Two Springfield couples fight for same-sex marriage
Lawsuit seeks to overturn state definition of marriage on constitutional grounds
Randy Walden did everything right, but it wasn’t enough.
When Walden’s partner of nine years, Curt Sills, was diagnosed with cancer in 2002, Walden and Sills drew up documents giving Walden power of attorney and placing Walden in Sills’ living will. As Sills grew weaker in 2004 and had to be taken to the hospital, the two men found that their documents weren’t enough to protect their rights because they were gay and couldn’t legally marry.
Walden, a 12-year resident of Springfield and a veteran of the U.S. Army, says copies of the couple’s advance medical directive documents went missing from Sills’ medical chart several times, despite being stamped “Permanent Chart Copy – Do Not Remove.” The nurses refused to recognize Walden’s right to stay by Sills’ bedside or make decisions on his behalf, Walden says, instead insisting that only Sills’ parents or nonexistent spouse could do those things.
“Every single time there was a question about change of treatment, (the nurses) went straight to Curt’s parents and ignored me,” Walden says. “They kept telling the nurses, ‘You need to ask Randy about that,’ and I kept getting ‘Who are you to him?’ every time I asked the nurses a question. I got madder and madder and madder. Had we thought it would have been an end-of-life issue, it would have taken a police officer to get me out of his room.”
Walden says he wasn’t notified as Sills neared death, but Walden finally managed to gain access to his room just in time for Sills to utter, “I love you,” before slipping into a coma. Sills died eight hours later.
Walden and his new partner, Bob Carey of Springfield, committed to one another in a civil union ceremony in August 2011. The new couple wants to prevent a repeat of Walden’s previous experiences.
They joined 25 other couples in a pair of lawsuits filed this month in Cook County asking a judge to strike down as unconstitutional part of Illinois’ marriage law which defines marriage as between one man and one woman. If the lawsuit prevails, Illinois would join at least six other states and the District of Columbia in legalizing same-sex marriage. Illinois began allowing civil unions between same-sex couples in June 2011.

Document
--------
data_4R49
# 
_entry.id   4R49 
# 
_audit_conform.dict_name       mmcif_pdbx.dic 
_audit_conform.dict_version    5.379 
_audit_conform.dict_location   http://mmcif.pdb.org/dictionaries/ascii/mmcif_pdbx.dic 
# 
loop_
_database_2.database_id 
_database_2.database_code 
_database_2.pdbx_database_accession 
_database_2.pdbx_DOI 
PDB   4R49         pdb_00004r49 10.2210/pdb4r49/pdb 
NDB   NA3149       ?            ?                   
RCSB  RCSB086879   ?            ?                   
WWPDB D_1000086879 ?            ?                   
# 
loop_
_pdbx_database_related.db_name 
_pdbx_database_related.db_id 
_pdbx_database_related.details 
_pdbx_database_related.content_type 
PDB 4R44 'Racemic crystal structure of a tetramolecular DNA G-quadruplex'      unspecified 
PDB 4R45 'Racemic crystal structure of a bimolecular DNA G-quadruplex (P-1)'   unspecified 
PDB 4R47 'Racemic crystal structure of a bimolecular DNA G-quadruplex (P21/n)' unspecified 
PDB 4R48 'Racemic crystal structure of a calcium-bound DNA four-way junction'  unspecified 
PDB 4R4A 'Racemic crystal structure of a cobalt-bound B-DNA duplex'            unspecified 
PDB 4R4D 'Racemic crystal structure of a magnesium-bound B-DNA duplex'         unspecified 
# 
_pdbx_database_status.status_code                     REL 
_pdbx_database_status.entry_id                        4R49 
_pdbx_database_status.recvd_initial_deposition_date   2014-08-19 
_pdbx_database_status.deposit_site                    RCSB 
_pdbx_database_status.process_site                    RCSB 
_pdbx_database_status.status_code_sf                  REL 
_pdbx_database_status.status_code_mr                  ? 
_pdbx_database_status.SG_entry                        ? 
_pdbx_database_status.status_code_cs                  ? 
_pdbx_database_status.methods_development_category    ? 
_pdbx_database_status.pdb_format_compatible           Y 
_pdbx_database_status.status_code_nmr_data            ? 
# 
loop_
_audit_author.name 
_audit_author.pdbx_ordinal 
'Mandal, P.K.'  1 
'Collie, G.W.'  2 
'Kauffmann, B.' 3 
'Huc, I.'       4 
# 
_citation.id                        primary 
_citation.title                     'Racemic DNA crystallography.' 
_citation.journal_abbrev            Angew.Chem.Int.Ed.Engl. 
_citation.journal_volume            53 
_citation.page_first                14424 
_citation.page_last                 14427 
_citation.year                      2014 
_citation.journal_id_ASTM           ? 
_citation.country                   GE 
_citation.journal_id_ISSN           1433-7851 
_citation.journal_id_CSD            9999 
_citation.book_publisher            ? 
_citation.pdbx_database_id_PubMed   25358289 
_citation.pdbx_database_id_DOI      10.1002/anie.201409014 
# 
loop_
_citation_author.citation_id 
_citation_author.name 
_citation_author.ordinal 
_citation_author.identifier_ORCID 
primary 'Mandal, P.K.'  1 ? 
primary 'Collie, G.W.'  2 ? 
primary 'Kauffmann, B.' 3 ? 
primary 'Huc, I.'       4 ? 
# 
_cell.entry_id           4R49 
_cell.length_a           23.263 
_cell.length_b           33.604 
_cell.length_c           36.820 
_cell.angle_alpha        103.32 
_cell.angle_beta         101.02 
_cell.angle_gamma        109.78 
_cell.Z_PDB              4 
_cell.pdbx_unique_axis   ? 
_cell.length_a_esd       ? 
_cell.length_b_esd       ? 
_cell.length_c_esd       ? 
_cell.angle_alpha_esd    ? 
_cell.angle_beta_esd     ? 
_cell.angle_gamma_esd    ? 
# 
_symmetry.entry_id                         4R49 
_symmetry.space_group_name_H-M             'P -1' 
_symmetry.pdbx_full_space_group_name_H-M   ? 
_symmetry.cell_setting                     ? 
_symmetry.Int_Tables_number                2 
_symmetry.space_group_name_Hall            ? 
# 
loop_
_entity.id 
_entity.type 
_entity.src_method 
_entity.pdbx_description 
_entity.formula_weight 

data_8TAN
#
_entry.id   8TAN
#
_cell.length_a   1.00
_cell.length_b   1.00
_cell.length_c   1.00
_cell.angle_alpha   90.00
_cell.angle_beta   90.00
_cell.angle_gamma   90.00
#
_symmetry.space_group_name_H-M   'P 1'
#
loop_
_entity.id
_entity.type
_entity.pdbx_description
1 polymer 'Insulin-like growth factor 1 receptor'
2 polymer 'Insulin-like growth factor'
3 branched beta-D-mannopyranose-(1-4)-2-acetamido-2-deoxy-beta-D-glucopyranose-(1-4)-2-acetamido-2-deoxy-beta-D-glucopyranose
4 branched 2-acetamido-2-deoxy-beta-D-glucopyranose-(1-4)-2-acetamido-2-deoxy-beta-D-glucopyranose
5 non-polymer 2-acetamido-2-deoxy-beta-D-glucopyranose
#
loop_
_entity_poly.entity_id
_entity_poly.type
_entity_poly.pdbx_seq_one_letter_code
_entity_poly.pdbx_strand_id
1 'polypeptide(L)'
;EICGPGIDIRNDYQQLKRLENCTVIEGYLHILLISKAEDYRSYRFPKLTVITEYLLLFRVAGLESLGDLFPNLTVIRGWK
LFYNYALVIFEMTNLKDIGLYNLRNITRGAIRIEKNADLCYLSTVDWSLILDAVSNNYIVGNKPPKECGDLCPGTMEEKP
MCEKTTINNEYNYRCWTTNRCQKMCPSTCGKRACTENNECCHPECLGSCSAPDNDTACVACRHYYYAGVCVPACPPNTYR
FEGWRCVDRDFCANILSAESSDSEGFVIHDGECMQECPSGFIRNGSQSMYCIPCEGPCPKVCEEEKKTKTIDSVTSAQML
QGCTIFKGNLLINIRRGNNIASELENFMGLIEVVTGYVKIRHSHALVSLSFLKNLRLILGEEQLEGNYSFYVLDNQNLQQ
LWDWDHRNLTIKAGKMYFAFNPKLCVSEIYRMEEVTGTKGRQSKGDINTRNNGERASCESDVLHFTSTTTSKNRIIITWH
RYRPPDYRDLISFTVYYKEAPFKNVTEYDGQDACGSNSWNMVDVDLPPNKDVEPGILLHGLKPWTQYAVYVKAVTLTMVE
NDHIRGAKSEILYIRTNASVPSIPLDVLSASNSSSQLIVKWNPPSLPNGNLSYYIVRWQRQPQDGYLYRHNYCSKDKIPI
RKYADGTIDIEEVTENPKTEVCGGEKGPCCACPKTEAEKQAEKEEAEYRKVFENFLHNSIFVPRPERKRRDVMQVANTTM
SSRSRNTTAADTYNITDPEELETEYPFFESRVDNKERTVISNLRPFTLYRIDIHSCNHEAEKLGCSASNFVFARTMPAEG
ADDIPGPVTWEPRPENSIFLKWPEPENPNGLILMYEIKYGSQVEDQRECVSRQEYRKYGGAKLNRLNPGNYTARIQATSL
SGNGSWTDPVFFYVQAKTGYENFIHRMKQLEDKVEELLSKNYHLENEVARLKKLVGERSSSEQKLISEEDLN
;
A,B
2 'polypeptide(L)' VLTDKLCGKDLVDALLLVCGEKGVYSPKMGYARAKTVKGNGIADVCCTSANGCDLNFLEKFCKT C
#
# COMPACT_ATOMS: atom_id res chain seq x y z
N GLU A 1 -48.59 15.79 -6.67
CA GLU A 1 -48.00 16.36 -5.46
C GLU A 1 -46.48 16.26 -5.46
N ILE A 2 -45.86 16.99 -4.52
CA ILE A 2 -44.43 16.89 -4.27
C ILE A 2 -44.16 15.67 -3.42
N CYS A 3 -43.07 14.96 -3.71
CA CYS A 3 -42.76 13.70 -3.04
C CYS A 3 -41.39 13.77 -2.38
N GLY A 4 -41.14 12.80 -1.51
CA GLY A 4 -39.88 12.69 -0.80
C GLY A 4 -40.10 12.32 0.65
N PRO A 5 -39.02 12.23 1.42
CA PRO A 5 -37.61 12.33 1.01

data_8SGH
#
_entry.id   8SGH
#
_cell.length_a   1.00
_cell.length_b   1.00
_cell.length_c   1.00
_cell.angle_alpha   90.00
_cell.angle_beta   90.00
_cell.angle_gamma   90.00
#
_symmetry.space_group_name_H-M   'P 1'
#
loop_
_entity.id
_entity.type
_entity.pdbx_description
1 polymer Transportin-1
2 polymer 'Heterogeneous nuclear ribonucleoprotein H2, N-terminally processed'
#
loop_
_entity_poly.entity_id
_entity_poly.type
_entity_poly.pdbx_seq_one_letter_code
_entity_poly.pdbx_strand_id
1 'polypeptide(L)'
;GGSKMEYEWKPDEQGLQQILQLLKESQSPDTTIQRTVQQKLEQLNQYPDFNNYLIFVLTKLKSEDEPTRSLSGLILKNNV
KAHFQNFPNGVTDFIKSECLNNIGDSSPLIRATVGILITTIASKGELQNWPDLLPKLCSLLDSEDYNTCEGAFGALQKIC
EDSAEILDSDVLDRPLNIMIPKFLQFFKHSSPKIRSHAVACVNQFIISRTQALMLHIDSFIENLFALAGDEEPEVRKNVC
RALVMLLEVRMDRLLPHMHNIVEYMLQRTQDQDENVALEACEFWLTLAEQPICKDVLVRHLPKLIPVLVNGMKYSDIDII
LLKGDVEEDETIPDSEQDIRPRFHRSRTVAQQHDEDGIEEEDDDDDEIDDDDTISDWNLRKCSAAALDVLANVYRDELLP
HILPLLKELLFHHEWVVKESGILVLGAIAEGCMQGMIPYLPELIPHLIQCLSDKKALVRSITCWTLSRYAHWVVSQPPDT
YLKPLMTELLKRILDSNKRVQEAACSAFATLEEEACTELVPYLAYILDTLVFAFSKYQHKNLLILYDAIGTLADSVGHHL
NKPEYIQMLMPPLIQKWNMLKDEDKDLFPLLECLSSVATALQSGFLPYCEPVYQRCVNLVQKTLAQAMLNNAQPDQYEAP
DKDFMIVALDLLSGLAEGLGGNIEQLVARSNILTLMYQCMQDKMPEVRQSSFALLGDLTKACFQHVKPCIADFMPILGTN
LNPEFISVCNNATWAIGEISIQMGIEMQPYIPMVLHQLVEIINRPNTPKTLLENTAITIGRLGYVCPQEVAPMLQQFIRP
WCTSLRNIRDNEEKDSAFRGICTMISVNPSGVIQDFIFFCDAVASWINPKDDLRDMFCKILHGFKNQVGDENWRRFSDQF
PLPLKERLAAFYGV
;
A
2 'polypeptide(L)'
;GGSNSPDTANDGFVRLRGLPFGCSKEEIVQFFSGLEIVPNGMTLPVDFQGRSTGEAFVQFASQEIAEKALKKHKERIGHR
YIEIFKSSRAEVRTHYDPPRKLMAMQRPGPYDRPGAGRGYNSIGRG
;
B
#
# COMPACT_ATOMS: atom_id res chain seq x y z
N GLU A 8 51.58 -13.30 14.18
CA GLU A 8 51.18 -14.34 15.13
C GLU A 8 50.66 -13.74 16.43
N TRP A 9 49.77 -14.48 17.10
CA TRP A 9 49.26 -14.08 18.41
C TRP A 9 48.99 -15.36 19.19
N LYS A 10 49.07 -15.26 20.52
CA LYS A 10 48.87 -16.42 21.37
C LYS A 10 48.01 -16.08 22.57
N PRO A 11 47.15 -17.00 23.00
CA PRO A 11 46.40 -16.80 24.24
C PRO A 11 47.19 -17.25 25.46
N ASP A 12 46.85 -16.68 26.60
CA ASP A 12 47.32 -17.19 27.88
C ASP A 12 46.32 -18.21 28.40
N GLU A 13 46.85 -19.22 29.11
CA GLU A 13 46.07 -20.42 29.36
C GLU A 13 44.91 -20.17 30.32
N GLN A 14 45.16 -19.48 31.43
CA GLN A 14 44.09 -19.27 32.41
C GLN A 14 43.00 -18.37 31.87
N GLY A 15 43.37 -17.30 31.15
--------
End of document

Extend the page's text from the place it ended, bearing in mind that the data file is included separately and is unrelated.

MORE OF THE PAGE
Lambda Legal, a New York-based LGBT law firm, filed one lawsuit with 16 plaintiff couples asking for same-sex marriage in Illinois, while the American Civil Liberties Union (ACLU) of Illinois filed a similar lawsuit with nine plaintiff couples.
Cook County Clerk David Orr, the defendant in both lawsuits, issued a statement in support of same-sex marriage.
“The time is long past due for the State of Illinois to allow county clerks to issue marriage licenses to couples who want to make that commitment,” Orr said in a prepared statement. “I hope this lawsuit clears the last hurdle to achieving equal marriage rights for all. The courts have overcome discriminatory laws in the past and I trust they will do so again.”
Though Orr favors same-sex marriage and likely won’t mount a defense in the case, less sympathetic groups could ask the court for permission to file as “intervenors,” which would give them the ability to fight the lawsuit even if Orr doesn’t.
Karen Sheley, the ACLU attorney handling the issue, expects both lawsuits to be consolidated into one. Sheley says it will be the first same-sex marriage lawsuit in Illinois, though similar lawsuits in other states like Iowa have resulted in the legalization of same-sex marriage elsewhere. She calls civil unions a “novelty” that confers a “separate but unequal” status on same-sex couples, evoking the famous Brown v. Board of Education U.S. Supreme Court case that struck down racial segregation in schools.
“The new name (civil union) transforms the official status of these relationships from a celebration of love and commitment into a mundane entryway to spousal benefits,” Sheley wrote in the ACLU’s complaint. “The essence of marriage is a private and public celebration of love and commitment; civil unions fail to achieve that goal. Marriage is something many hope for from a young age, an ideal they aspire to; civil unions are not.”
On May 31, a federal appeals court struck down the federal Defense of Marriage Act, which bars same-sex couples from receiving federal benefits like the ability to file a joint tax return, collect Social Security survivor benefits, and more.
Data from the Sangamon County Clerk’s office shows the county has issued at least 129 civil union licenses since Illinois legalized civil unions in June 2011, with 49 such licenses issued the first month.
Bert Morton and Lee Korty of Springfield say they were the second couple to apply for a civil union license in Sangamon County after that law took effect. Like Walden, their support of same-sex marriage comes from dealing with health problems. When Morton had a heart attack in 2006, they found their power of attorney documents weren’t well understood by nurses who simply wanted to know whether Morton was married or single for decision-making purposes.
“I might be near death, and (the nurses) are questioning whether I have a relationship or not,” Morton says. “The closest thing I have to a relationship is right outside the curtain, and after 30 years, they’re going to tell me I’m single? My God, what a thought to go into your last breath with.”
Morton and Korty are plaintiffs in the Lambda Legal lawsuit. They say the legalization of same-sex marriage is inevitable, much like the legalization of interracial marriage many decades prior.
“If you look back on our history, we’ve moved toward a greater acceptance of people,” Morton says. “It doesn’t matter the color of your skin if you love somebody. I think someday we’ll look at this the same way.”
Contact Patrick Yeagle at firstname.lastname@example.org.